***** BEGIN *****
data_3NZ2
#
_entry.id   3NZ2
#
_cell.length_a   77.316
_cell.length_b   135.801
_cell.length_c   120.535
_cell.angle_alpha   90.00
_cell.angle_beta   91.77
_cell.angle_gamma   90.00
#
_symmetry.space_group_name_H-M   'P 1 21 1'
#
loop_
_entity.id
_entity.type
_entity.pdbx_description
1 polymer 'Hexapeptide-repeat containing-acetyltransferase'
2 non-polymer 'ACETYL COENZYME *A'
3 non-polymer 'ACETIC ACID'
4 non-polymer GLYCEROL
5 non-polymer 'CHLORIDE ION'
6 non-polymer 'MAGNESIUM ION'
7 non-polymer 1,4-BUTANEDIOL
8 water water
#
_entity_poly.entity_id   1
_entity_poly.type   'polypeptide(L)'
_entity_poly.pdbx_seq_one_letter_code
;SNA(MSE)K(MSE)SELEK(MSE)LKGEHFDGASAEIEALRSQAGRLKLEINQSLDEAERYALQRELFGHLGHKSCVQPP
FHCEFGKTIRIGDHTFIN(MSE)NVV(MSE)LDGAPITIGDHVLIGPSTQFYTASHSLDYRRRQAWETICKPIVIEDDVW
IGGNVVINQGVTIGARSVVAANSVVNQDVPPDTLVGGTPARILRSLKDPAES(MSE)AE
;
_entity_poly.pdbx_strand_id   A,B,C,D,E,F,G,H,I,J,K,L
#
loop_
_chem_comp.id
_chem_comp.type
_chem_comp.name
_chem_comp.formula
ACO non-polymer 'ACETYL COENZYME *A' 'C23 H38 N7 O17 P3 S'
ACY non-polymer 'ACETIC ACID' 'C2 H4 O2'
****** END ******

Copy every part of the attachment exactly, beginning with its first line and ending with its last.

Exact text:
data_3NZ2
#
_entry.id   3NZ2
#
_cell.length_a   77.316
_cell.length_b   135.801
_cell.length_c   120.535
_cell.angle_alpha   90.00
_cell.angle_beta   91.77
_cell.angle_gamma   90.00
#
_symmetry.space_group_name_H-M   'P 1 21 1'
#
loop_
_entity.id
_entity.type
_entity.pdbx_description
1 polymer 'Hexapeptide-repeat containing-acetyltransferase'
2 non-polymer 'ACETYL COENZYME *A'
3 non-polymer 'ACETIC ACID'
4 non-polymer GLYCEROL
5 non-polymer 'CHLORIDE ION'
6 non-polymer 'MAGNESIUM ION'
7 non-polymer 1,4-BUTANEDIOL
8 water water
#
_entity_poly.entity_id   1
_entity_poly.type   'polypeptide(L)'
_entity_poly.pdbx_seq_one_letter_code
;SNA(MSE)K(MSE)SELEK(MSE)LKGEHFDGASAEIEALRSQAGRLKLEINQSLDEAERYALQRELFGHLGHKSCVQPP
FHCEFGKTIRIGDHTFIN(MSE)NVV(MSE)LDGAPITIGDHVLIGPSTQFYTASHSLDYRRRQAWETICKPIVIEDDVW
IGGNVVINQGVTIGARSVVAANSVVNQDVPPDTLVGGTPARILRSLKDPAES(MSE)AE
;
_entity_poly.pdbx_strand_id   A,B,C,D,E,F,G,H,I,J,K,L
#
loop_
_chem_comp.id
_chem_comp.type
_chem_comp.name
_chem_comp.formula
ACO non-polymer 'ACETYL COENZYME *A' 'C23 H38 N7 O17 P3 S'
ACY non-polymer 'ACETIC ACID' 'C2 H4 O2'